Siemens wants to power Ukraine through 21st century, including with more renewable energy
Siemens Ukraine sells everything that Ukraine acutely needs to become prosperous: more and cleaner energy, modern infrastructure, state-of the-art manufacturing, efficient heating, cooling and lighting systems for all buildings; better diagnostic equipment for health care. The list goes on and on.
“Ukraine needs huge modernization in industry and infrastructure,” Siemens Ukraine country manager Maciej Tomasz Zielinski to the Kyiv Post in an interview this month from the company’s headquarters. “This is exactly what Siemens delivers. We create value chains for our customers in electrification, digitation and automation.”
The German-based company’s technological wizardry in 2017 earned $83 billion in global revenue and $6 billion in net profit with 376,000 employees.
In Ukraine, however, a rebounding business in 2017 earned only $80 million in revenue — less than 1/10 of 1 percent — with 250 employees in five locations.
Still, the Polish citizen who has been in Ukraine for more than two years, said “things nowadays are going quite well” compared to 2015, when Siemens had to evacuate its Donetsk office, and 2016, the year that Zielinski arrived to a severe downturn in business, saw no working streetlights in parts of Kyiv and heard shooting on the outskirts of Mariupol during a business trip.
The hardships, of course, came in the aftermath of the EuroMaidan Revolution that drove Kremlinbacked President Viktor Yanukovych from power on Feb. 22, 2014, triggering Russia’s military invasion and occupation of Crimea and parts of the Donbas, which continues today.
“Since then, things have changed a lot,” Zielinski told the Kyiv Post from Siemens’ modern 8th floor headquarters in the Astarta Business Center in the Podil neighborhood. “I have to say the last two years were very successful for the whole Siemens Ukraine team. When you talk about Ukraine, you don’t have super big projects, but still, for such a country, projects of the volume of 10 million euros are not small projects.”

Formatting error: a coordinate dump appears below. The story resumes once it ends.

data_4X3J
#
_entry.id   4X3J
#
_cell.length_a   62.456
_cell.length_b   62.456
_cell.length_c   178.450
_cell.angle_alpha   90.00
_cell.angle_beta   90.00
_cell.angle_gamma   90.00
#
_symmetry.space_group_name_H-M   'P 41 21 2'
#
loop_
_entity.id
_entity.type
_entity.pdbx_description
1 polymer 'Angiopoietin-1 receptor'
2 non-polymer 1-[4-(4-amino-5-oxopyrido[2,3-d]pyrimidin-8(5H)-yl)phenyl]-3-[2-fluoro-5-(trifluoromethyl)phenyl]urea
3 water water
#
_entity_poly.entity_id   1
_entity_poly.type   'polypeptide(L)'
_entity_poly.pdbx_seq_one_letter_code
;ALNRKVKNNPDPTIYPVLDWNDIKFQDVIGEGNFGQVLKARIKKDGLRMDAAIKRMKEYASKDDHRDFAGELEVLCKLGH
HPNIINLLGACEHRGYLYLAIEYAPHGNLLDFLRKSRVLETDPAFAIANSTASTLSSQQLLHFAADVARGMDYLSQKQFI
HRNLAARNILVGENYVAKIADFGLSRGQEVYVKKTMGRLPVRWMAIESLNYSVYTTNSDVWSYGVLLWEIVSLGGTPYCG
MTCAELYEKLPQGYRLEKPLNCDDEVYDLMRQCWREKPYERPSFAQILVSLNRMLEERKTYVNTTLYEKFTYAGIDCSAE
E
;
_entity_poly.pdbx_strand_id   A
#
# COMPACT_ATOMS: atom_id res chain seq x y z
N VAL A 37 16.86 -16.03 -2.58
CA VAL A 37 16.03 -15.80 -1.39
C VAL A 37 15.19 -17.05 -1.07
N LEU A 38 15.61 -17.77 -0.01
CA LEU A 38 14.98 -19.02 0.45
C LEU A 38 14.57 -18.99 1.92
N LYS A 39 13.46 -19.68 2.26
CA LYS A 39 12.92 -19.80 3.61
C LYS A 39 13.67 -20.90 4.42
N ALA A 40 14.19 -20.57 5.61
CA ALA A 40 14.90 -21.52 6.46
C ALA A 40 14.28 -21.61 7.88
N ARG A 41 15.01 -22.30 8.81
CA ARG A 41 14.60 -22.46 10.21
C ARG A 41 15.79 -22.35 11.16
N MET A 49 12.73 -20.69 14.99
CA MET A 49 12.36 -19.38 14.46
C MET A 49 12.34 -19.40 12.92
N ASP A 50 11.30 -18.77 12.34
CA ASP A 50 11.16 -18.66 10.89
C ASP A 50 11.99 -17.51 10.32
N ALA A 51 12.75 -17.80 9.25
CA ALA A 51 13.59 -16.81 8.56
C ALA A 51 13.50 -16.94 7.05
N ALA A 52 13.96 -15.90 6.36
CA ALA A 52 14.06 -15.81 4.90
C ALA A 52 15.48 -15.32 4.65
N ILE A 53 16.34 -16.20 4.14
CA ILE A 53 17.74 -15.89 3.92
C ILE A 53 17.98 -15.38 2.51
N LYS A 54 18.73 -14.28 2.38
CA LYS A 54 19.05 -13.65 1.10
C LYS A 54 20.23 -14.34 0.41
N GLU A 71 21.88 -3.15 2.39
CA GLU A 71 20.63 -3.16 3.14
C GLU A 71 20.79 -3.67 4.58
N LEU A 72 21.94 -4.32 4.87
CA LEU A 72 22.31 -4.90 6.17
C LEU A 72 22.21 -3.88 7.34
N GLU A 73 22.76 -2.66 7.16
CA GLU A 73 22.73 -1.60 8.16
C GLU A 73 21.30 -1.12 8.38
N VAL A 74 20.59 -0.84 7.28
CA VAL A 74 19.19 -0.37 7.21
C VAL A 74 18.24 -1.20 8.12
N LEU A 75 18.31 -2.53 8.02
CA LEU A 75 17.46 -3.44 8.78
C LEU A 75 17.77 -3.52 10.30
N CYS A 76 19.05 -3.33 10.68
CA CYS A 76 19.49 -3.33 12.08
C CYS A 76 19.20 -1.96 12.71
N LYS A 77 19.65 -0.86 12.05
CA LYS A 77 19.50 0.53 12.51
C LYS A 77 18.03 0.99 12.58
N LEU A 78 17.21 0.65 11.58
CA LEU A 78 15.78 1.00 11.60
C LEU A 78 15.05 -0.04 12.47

What does Siemens do?
Siemens has such a vast array of complex, high-tech products that it’s hard to know where to begin.
But even in Ukraine, where Siemens does business on a smaller scale compared to other nations, the products and services are woven into everyday lives and the nation’s economy.
In power supply, Siemens’ software and hardware helps the nation’s electrical grid deliver energy more efficiently. Also in energy, Siemens technology is used in oil and gas exploration as well as the budding renewable sector of wind and solar.
In factories, automation and drive systems modernize and improve production and efficiency.
In food and beverage, Siemens’ technology is used in storage eleva- tors and other infrastructure, as well as in production of such things as edible oil. It even is involved in burning waste from sunflower grain to produce steam that powers turbines.
Recently, Siemens signed a memorandum of understanding with Turboatom in Kharkiv to explore more business opportunities.
But Siemens could do much more, if the private and public sectors in Ukraine find the to invest.
Ukrzalyznytsia, the state railway monopoly with twice as many kilometers of track than Germany, “needs electrification” to deliver people and goods more quickly, efficiently and profitably, he said. Siemens specializes in electrical locomotives, which could replace more of Ukraine’s aging diesel locomotives and rolling stock.
“We deliver equipment for signaling, electrification and rolling stock as well,” he said. “We have the complete portfolio, not only in rail. When it comes to infrastructure, there’s plenty to do in Ukraine…In Ukraine, this is about priorities.”
Even before production takes place, Siemens — as the “biggest industrial software producer worldwide” — has visualization systems to great a “digital twin” prototype of the product under development.